FBN’s John Stossel program features PLF’s Timothy Sandefur

On Thursday’s episode of Fox Business Network’s Stossel Show, I and my wife Christina Sandefur join John Stossel for a discussion of Obamacare and the increasing power of administrative agencies and the executive branch of the federal government. It’s a subject Christina and I wrote about for Regulation magazine some months ago, and which is at issue in the Obamacare lawsuits that she and I have argued before the federal courts in recent weeks. The show airs at 6 Pacific, 9 Eastern.

More EPA spin on “waters of the United States”

We have documented here and here how the EPA is misrepresenting its proposed rule to redifine “navigable waters” under the Clean Water Act.  The Administration unabashedly claims the new rule is compelled by Supreme Court decisions interpreting the Act and that the rule will not expand the government’s jurisdiction.  But this is utter nonsense, which only the uninformed believe.  So we give kudos to the Senate Environment and Public Works Committee for calling the EPA on its blatant misrepresentations.

Yesterday, the committee issued an interesting Fact Check showing how the actual language of the rule is contrary to the EPA’s claims about the rule, including such claims as;

The rule does not regulate new types of ditches;

The rule does not regulate activities on land;

The rule does not apply to groundwater;

The rule does not affect stock ponds;

The rule does not require permits for normal farming activities; and,

The rule does not regulate puddles.

The Fact Check is revealing.  Check it out here.

Re-cap of argument in San Diego seawall appeal

Yesterday, I argued Lynch v. California Coastal Commission, in the California Court of Appeal in San Diego.  As I explained last week, the appeal centers on the Commission’s refusal to allow two families to rebuild a shared, private staircase down to the beach, and its imposition of an arbitrary 20-year expiration date on a seawall (with a 75-year design life) that is necessary to protect their homes.

The three justices had plenty of good, thoughtful questions for me and my opponent.  The court has 90 days to render a decision, and we remain hopeful it will affirm the families’ rights.  Listen to my podcast for more discussion about yesterday’s argument.

The appeal—and what’s at stake—was widely covered by local media, including the San Diego Union-Tribune, and local TV affiliates for ABC and NBC.

Watch the case video for more

Fifth Circuit: Univ of Texas may admit students using race

Should public universities make admissions decisions based on a student’s race?  Last year, in Fisher v. University of Texas, the Supreme Court held that race could be considered, but only after a university establishes that its use of race is narrowly tailored to achieve “the benefits of a student body diversity that encompasses a broad array of qualifications and characteristics of which racial or ethnic origin is but a single though important element.”  The Court then vacated an earlier Fifth Circuit decision which had approved the use of race by the University of Texas, and remanded the matter.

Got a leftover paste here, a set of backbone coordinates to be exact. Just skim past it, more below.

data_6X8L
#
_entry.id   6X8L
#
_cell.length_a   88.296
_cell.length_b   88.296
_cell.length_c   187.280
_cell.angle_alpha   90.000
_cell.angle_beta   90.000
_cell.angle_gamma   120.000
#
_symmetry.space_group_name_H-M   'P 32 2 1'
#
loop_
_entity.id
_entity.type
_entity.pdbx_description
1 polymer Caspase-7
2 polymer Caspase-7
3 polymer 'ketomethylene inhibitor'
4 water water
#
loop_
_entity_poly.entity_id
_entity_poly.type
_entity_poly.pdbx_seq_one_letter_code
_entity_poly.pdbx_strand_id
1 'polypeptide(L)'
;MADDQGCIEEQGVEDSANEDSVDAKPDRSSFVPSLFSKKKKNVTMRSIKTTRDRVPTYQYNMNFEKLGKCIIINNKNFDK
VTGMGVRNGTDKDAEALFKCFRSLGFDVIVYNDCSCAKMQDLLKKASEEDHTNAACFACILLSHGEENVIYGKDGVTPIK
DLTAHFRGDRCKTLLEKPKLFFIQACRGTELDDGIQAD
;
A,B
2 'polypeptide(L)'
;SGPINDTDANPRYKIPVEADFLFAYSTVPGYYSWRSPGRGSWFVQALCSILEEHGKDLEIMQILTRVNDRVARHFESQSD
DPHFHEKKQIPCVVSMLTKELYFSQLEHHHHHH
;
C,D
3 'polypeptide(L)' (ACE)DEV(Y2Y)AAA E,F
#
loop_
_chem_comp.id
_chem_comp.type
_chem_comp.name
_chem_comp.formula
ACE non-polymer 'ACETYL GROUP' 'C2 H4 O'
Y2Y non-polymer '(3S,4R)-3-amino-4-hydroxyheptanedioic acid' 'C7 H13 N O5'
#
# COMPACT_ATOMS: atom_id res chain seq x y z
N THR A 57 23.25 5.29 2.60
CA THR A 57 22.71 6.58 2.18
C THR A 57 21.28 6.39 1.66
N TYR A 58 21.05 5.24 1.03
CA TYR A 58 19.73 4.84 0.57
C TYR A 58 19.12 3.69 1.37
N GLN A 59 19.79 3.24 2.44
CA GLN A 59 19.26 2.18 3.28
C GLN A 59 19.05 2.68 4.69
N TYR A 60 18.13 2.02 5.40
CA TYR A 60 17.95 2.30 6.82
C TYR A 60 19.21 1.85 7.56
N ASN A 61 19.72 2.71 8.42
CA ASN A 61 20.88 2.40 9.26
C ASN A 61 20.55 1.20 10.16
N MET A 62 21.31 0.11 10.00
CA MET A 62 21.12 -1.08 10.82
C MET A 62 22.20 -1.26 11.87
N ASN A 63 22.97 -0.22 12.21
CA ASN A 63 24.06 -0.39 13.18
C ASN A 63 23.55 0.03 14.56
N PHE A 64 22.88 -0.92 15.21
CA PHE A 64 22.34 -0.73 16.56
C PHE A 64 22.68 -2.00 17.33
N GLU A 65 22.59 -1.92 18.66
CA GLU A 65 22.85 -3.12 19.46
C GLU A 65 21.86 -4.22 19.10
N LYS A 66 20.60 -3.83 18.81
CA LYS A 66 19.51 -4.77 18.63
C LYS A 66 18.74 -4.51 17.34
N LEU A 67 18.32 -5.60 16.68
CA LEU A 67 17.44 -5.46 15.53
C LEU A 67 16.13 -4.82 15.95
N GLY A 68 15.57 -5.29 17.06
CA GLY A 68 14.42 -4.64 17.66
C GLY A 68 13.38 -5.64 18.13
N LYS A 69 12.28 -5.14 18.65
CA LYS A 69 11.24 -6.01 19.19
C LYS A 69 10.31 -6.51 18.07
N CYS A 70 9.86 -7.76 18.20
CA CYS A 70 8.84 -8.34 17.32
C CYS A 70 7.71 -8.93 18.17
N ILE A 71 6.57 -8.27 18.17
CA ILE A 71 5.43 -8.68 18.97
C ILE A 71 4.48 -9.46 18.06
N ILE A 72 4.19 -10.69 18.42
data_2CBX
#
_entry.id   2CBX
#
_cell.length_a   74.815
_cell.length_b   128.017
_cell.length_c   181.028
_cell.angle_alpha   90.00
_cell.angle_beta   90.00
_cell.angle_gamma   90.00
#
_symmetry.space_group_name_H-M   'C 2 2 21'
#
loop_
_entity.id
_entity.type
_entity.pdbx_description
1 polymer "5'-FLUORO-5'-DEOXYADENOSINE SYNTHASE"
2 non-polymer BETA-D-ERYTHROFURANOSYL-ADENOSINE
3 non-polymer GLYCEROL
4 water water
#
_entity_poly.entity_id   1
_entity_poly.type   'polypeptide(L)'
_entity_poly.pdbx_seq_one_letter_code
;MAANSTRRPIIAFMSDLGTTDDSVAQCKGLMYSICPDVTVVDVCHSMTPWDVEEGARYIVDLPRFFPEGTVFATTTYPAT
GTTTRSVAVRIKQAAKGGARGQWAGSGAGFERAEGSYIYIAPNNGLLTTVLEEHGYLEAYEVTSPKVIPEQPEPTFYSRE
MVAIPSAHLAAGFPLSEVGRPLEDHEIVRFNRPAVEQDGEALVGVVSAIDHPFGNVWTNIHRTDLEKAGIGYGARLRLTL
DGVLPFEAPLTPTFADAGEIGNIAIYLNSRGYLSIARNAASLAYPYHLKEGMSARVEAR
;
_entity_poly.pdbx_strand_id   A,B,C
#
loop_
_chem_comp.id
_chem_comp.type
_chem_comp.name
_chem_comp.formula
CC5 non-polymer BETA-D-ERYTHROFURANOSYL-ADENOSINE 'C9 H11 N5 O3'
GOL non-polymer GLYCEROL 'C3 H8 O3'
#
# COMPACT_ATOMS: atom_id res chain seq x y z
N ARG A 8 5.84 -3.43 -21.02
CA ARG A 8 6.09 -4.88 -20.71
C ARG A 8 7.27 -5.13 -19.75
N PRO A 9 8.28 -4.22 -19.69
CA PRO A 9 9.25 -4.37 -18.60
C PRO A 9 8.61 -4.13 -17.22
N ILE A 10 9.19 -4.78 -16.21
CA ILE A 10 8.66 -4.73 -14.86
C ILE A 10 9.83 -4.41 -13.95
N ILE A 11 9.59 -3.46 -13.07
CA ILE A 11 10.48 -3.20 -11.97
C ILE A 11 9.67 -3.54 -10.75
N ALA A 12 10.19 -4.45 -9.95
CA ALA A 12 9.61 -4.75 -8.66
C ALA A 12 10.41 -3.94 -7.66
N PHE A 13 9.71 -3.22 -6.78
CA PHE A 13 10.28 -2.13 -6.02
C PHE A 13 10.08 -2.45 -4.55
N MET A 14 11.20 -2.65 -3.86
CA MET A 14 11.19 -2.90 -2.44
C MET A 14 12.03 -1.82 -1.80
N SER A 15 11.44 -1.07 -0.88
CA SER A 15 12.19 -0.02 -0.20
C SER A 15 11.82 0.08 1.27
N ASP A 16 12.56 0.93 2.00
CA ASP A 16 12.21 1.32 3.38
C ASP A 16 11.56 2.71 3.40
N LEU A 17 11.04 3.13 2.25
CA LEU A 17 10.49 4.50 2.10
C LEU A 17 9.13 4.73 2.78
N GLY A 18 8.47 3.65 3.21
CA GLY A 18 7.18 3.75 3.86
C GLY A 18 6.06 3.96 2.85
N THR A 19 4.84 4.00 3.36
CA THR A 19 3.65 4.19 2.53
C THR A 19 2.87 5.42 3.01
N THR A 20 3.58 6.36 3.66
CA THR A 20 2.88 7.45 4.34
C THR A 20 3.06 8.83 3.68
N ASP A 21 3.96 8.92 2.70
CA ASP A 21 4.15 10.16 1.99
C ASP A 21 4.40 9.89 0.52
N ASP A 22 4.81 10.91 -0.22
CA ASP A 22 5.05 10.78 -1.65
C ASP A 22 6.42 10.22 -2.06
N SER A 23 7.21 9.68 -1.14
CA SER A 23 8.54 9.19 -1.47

Today, the Fifth Circuit ruled that the University of Texas could continue to use race in student admissions in order to obtain a “critical mass of campus diversity.”  There is at least one rather large problem.  Neither the University, nor the court, ever specifically defined what that means.  As Judge Emilio Garza pointed out in his dissent in the latest Fisher decision by the Fifth Circuit:

Continue reading

South Florida Sun-Sentinel focuses on PLF Atlantic Center

As you know, Pacific Legal Foundation‘s Atlantic Center has scored two recent victories in the battle to keep the federal government honest.  Christina Martin, one of PLF’s College of Public Interest Law fellows, wrote about the Fish & Wildlife Service’s decision to downlist the wood stork here, and she wrote about Fish & Wildlife Service’s decision to review the status of the manatee here. The government took both of those actions in response to ongoing PLF pressure to follow federal law, pressure that Martin and the rest of the Atlantic Center team brought to bear.

Florida news media has taken notice of these PLF victories.  After stories featuring PLF were published in the St. Augustine Record, the Fort Myers News-Press, and elsewhere, the South Florida Sun-Sentinel decided to do a more in-depth story featuring our successes and a few PLF critics.  You can read that story at this link.

Although this Sun-Sentinel story itself is relatively fair (the headline not so much), the fact remains that there is much left out of the story.  PLF focuses on its environmental cases not because we want to ‘threaten’ any species (despite the misleading headline in the Sun-Sentinel article), but rather because we expectas citizens of the United Statesfor the federal government to follow the law.

Here, the Endangered Species Act (ESA) required the government to act within a period of time to follow its own recommendation to downlist the wood stork because of the gains made in wood stork population; similarly, the ESA required the government to act in regards to the gains made in the manatee population, as well.  If federal law required a private citizen to take action, we are quite certain that the government would not hesitate to bring the full force of its authority (and then some) to enforce the law against the citizen who purportedly failed to do so.

Americans should expect its federal government to follow the same laws that the government expects Americans to follow.